Recycling facilities around greater Portland are significantly narrowing the types of plastic they accept, citing changes to global markets making it too hard to sell those plastics. There is no timeline for when markets may once again be hospitable for a range of everyday plastics, from produce bags to take-out containers.
Far West Recycling announced last week it is no longer accepting the following items:
- plastic bags and other film plastic
- rigid plastics like plastic lids, bins or crates
- mixed plastics with any number #1 (with one exception) through #7, a category that includes plastic cups and a range of food containers.
That leaves only two types of plastic accepted at Far West: bottles that are either #1 PET or #2 HDPE.
It’s likely that other facilities will follow suit, and that drop-off locations, such as grocery stores that now take some containers, will also curb what they collect.
These changes do not currently affect what people around the region can recycle at home. But, says Metro recycling and resource conservation manager Matt Korot, “we’re staying on top of these changes and will know more in the coming weeks.”
Far West operates several facilities around the Portland area where customers can bring a range of items for recycling, including many types of plastics that cannot be recycled in the region’s home collection system.
Can you skip the plastic?
Plastic is one of life’s short cuts. And recycling it is great – when you can. But, says Metro recycling expert Patrick Morgan, there are some easy ways to cut the amount of plastic you end up having to toss.
Avoid or reuse produce bags
A quick rinse of the bags that held your lettuce or broccoli can double the bag's life. Once they’re dry, keep them with your reusable grocery bag in a place where they’ll get used – like your car or bike bag. You can also double up items in bags, or use cloth or mesh bags.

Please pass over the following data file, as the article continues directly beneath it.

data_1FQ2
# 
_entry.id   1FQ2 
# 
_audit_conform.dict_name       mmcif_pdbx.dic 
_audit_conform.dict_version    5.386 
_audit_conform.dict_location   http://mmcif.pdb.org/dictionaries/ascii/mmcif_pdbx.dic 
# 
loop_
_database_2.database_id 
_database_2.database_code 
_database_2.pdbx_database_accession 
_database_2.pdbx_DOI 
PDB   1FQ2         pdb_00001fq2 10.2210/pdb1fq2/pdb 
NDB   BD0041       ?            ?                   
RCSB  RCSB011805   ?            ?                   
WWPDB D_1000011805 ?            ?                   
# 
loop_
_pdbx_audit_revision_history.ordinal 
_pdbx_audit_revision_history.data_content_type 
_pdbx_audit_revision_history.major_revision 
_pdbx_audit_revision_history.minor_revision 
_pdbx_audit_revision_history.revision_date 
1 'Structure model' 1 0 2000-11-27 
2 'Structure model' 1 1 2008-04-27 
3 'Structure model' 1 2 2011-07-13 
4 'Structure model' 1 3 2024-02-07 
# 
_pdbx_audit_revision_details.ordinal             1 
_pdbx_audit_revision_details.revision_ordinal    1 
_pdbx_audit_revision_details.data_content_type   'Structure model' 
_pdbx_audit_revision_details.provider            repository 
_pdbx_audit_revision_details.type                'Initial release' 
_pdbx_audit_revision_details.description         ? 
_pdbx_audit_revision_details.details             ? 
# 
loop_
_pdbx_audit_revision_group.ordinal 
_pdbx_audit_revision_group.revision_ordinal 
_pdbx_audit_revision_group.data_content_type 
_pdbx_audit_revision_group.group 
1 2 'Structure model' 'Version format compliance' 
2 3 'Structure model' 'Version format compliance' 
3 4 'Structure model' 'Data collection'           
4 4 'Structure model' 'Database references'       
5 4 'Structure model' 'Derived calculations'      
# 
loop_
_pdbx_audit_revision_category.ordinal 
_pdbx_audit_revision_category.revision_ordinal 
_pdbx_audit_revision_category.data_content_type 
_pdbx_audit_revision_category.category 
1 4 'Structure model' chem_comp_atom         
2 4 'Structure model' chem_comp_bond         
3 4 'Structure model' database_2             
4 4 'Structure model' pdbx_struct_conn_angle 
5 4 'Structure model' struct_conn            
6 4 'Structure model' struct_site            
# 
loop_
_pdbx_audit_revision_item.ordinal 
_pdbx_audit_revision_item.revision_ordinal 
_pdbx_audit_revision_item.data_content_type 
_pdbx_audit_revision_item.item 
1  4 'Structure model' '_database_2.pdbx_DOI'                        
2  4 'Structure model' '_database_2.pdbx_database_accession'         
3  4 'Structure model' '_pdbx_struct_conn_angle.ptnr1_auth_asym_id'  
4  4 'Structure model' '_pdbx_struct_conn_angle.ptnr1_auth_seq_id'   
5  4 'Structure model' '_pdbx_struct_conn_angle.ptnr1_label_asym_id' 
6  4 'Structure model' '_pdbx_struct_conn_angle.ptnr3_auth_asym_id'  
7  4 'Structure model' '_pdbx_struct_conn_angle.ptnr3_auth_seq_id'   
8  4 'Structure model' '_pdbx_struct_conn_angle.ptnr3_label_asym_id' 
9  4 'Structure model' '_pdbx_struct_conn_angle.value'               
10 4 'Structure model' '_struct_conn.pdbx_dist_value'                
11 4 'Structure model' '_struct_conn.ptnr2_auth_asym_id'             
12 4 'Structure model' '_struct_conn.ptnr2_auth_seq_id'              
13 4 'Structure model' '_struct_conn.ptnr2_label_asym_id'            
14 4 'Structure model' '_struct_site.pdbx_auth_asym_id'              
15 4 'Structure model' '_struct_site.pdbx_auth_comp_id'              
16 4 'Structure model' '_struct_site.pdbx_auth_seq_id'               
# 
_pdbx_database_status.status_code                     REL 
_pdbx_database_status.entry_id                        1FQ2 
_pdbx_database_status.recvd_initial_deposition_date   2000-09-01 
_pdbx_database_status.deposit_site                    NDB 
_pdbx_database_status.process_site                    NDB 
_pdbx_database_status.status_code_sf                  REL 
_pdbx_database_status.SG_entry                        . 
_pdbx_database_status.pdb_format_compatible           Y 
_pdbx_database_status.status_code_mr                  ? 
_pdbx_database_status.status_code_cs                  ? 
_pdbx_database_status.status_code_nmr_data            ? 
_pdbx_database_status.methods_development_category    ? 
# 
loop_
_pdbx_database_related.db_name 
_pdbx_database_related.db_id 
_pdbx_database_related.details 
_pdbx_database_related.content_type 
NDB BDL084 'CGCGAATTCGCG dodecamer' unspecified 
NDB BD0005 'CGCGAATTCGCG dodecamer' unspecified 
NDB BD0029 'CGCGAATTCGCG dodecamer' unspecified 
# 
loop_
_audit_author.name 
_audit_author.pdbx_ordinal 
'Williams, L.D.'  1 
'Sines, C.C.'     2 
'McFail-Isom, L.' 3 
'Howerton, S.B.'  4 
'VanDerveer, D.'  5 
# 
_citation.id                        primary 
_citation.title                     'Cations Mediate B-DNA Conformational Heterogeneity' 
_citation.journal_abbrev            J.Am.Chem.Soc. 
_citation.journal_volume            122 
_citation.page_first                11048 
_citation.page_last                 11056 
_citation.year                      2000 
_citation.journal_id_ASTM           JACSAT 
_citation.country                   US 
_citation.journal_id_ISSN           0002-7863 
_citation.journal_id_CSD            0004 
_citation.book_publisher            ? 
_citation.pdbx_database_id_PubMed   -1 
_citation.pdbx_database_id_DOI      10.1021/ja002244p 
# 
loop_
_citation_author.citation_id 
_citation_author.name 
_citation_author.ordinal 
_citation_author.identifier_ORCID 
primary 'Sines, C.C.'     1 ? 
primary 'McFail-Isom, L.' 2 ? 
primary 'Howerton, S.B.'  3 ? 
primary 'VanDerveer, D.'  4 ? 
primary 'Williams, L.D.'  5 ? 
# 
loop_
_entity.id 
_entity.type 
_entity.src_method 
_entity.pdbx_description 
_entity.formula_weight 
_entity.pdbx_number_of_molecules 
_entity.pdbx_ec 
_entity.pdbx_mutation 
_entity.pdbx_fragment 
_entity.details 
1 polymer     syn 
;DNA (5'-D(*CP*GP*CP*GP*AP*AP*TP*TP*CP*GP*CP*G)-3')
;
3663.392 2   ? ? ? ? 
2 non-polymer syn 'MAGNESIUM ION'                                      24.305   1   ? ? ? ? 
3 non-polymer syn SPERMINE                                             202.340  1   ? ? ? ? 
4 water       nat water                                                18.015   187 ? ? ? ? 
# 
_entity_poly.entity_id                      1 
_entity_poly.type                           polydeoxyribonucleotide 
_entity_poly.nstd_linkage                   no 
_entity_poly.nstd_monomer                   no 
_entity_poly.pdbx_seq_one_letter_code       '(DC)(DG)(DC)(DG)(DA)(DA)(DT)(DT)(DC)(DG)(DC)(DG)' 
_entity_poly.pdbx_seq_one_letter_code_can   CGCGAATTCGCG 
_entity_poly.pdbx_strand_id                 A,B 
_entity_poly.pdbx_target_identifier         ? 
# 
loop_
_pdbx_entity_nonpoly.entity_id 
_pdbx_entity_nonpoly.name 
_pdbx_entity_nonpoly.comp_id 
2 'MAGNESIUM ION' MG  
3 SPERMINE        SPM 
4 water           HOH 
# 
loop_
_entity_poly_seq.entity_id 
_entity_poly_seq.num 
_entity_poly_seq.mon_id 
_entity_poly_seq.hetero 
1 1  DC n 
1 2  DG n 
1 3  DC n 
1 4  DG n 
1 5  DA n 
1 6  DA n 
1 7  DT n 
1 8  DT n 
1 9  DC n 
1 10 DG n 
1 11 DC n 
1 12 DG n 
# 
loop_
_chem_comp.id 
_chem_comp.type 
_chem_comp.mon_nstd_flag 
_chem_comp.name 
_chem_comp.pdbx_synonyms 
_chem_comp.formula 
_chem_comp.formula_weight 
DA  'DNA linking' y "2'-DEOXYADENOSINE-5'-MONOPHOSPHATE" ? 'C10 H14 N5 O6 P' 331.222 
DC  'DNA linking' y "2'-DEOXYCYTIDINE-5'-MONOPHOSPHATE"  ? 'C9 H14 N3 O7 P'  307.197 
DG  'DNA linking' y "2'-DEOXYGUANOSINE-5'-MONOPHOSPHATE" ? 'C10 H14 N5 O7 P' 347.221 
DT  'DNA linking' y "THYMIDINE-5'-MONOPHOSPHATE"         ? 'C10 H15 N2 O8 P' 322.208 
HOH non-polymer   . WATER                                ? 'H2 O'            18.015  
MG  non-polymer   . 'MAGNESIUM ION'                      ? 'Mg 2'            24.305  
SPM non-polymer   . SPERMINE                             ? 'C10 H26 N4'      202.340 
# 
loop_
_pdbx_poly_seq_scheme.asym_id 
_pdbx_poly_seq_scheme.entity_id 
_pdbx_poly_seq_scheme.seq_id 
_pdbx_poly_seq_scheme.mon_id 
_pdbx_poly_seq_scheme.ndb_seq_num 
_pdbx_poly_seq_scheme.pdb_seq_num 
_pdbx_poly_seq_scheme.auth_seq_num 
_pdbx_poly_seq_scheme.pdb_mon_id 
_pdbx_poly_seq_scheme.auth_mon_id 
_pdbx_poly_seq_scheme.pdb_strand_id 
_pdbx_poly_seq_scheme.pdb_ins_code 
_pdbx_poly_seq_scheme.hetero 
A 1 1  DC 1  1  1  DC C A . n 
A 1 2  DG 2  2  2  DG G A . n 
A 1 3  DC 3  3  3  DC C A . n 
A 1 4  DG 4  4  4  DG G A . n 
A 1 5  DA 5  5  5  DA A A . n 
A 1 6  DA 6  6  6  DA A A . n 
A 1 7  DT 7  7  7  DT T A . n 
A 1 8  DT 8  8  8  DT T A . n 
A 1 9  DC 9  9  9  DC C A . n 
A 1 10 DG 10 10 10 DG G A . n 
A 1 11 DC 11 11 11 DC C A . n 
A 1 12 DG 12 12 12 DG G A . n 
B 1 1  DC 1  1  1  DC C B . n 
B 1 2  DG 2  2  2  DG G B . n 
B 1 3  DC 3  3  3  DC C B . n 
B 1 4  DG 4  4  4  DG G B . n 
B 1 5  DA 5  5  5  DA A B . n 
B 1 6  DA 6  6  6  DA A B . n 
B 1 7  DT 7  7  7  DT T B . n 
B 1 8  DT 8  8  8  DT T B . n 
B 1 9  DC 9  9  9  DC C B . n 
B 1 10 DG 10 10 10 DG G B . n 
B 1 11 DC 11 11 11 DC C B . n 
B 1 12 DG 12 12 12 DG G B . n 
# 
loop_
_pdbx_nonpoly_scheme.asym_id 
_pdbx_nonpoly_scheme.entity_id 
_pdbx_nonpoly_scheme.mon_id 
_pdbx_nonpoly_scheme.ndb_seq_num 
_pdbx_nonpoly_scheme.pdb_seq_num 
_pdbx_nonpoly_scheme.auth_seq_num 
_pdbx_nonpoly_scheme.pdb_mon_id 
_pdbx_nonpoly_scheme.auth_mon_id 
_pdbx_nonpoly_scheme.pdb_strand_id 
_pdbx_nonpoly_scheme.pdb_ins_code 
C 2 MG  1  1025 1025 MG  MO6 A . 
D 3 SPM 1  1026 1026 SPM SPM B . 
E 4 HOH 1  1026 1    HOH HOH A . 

Pass on the package
Delicate cherry tomatoes transport well in containers, but consider buying slicers instead. The same goes for bagged fruit and veggies.
Make a salad instead
Those deli containers are convenient on the run, but some quick weekly prep at home can save you some plastic recycling angst – and some money, too.
Skip the guilt
When it comes to plastic, consumer choices are limited. And that’s frustrating. But reusing your produce bags, making an occasional lunch, or keeping your reusable drink container close at hand can reduce the everyday use – and disposal of – plastic. It’s a start.
The list of items you can recycle at home – such as newspaper and tin cans, as well as common plastic containers like yogurt tubs and shampoo bottles – comes out of a regional planning process that includes Metro and local governments. The current list was built around items that had the most dependable markets, that is, items that can be sold as raw material and made into new things.
Plastics you can recycle at home are sold and reused through a mix of domestic and global markets, with some being recycled within the U.S. In the global market, says Korot, China is the biggest purchaser of recycled plastic. Recent changes in what Chinese markets accept are causing the changes at local facilities, as well as elsewhere in the U.S.
So what does this mean to everyday recyclers in greater Portland?
It’s important to remember that these changes do not currently affect home recycling standards. Know what goes in and what stays out of your bin at home.
But many plastics can’t go in your home bin. This situation is particularly confusing since many plastic containers are imprinted with the circle of arrows that we’ve all learned over the years is supposed to mean it’s recyclable. But in fact, those arrows and numbers are part of an industry language that indicates the type of plastic it is, not whether it goes in the bin.
The bottom line is that if you‘re in the habit of dropping off those hard-to-avoid plastics like the clear hinged food containers – called “clamshells” – that hold things like cherry tomatoes and deli salads, well, that stuff is basically garbage for now. Other items, like produce bags and some food containers, may still be accepted at grocery stores that work with recyclers that sell into domestic markets. You can search for options for recycling plastic in Metro's online database.
Korot says that with Metro now developing a new plan for managing garbage and recycling, more consumer choices could be a part of that vision. “The impact of what we throw away starts when that stuff is produced and packaged," says Korot. "We’d like to get to a future where all of the product and packaging options presented to consumers are sustainable choices.”
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